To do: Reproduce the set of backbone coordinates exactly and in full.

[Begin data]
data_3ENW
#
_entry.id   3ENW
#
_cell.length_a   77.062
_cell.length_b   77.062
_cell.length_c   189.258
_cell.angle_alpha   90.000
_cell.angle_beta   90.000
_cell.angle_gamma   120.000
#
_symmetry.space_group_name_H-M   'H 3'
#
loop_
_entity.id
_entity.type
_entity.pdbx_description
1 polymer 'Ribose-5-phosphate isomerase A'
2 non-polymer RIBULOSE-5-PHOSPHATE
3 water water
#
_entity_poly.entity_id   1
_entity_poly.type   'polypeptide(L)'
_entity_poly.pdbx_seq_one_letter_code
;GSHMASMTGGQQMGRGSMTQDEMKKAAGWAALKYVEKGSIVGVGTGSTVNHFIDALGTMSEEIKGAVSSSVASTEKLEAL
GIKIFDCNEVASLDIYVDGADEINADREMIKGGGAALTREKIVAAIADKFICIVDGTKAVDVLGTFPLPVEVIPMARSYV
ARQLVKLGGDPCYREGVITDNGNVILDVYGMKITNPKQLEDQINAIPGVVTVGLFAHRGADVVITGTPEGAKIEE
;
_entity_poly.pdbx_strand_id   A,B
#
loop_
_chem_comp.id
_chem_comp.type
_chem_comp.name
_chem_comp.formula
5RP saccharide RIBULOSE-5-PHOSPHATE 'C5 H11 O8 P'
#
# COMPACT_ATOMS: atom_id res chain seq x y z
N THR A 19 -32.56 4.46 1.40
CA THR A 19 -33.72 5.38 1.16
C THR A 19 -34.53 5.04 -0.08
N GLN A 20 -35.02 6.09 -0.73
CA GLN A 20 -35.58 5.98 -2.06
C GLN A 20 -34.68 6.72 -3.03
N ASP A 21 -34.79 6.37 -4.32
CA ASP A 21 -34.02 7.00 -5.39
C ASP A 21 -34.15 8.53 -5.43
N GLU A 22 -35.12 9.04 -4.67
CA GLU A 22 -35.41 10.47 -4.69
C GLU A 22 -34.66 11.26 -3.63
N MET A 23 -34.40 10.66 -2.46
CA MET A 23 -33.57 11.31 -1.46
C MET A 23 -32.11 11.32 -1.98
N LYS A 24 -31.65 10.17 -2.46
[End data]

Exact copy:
data_3ENW
#
_entry.id   3ENW
#
_cell.length_a   77.062
_cell.length_b   77.062
_cell.length_c   189.258
_cell.angle_alpha   90.000
_cell.angle_beta   90.000
_cell.angle_gamma   120.000
#
_symmetry.space_group_name_H-M   'H 3'
#
loop_
_entity.id
_entity.type
_entity.pdbx_description
1 polymer 'Ribose-5-phosphate isomerase A'
2 non-polymer RIBULOSE-5-PHOSPHATE
3 water water
#
_entity_poly.entity_id   1
_entity_poly.type   'polypeptide(L)'
_entity_poly.pdbx_seq_one_letter_code
;GSHMASMTGGQQMGRGSMTQDEMKKAAGWAALKYVEKGSIVGVGTGSTVNHFIDALGTMSEEIKGAVSSSVASTEKLEAL
GIKIFDCNEVASLDIYVDGADEINADREMIKGGGAALTREKIVAAIADKFICIVDGTKAVDVLGTFPLPVEVIPMARSYV
ARQLVKLGGDPCYREGVITDNGNVILDVYGMKITNPKQLEDQINAIPGVVTVGLFAHRGADVVITGTPEGAKIEE
;
_entity_poly.pdbx_strand_id   A,B
#
loop_
_chem_comp.id
_chem_comp.type
_chem_comp.name
_chem_comp.formula
5RP saccharide RIBULOSE-5-PHOSPHATE 'C5 H11 O8 P'
#
# COMPACT_ATOMS: atom_id res chain seq x y z
N THR A 19 -32.56 4.46 1.40
CA THR A 19 -33.72 5.38 1.16
C THR A 19 -34.53 5.04 -0.08
N GLN A 20 -35.02 6.09 -0.73
CA GLN A 20 -35.58 5.98 -2.06
C GLN A 20 -34.68 6.72 -3.03
N ASP A 21 -34.79 6.37 -4.32
CA ASP A 21 -34.02 7.00 -5.39
C ASP A 21 -34.15 8.53 -5.43
N GLU A 22 -35.12 9.04 -4.67
CA GLU A 22 -35.41 10.47 -4.69
C GLU A 22 -34.66 11.26 -3.63
N MET A 23 -34.40 10.66 -2.46
CA MET A 23 -33.57 11.31 -1.46
C MET A 23 -32.11 11.32 -1.98
N LYS A 24 -31.65 10.17 -2.46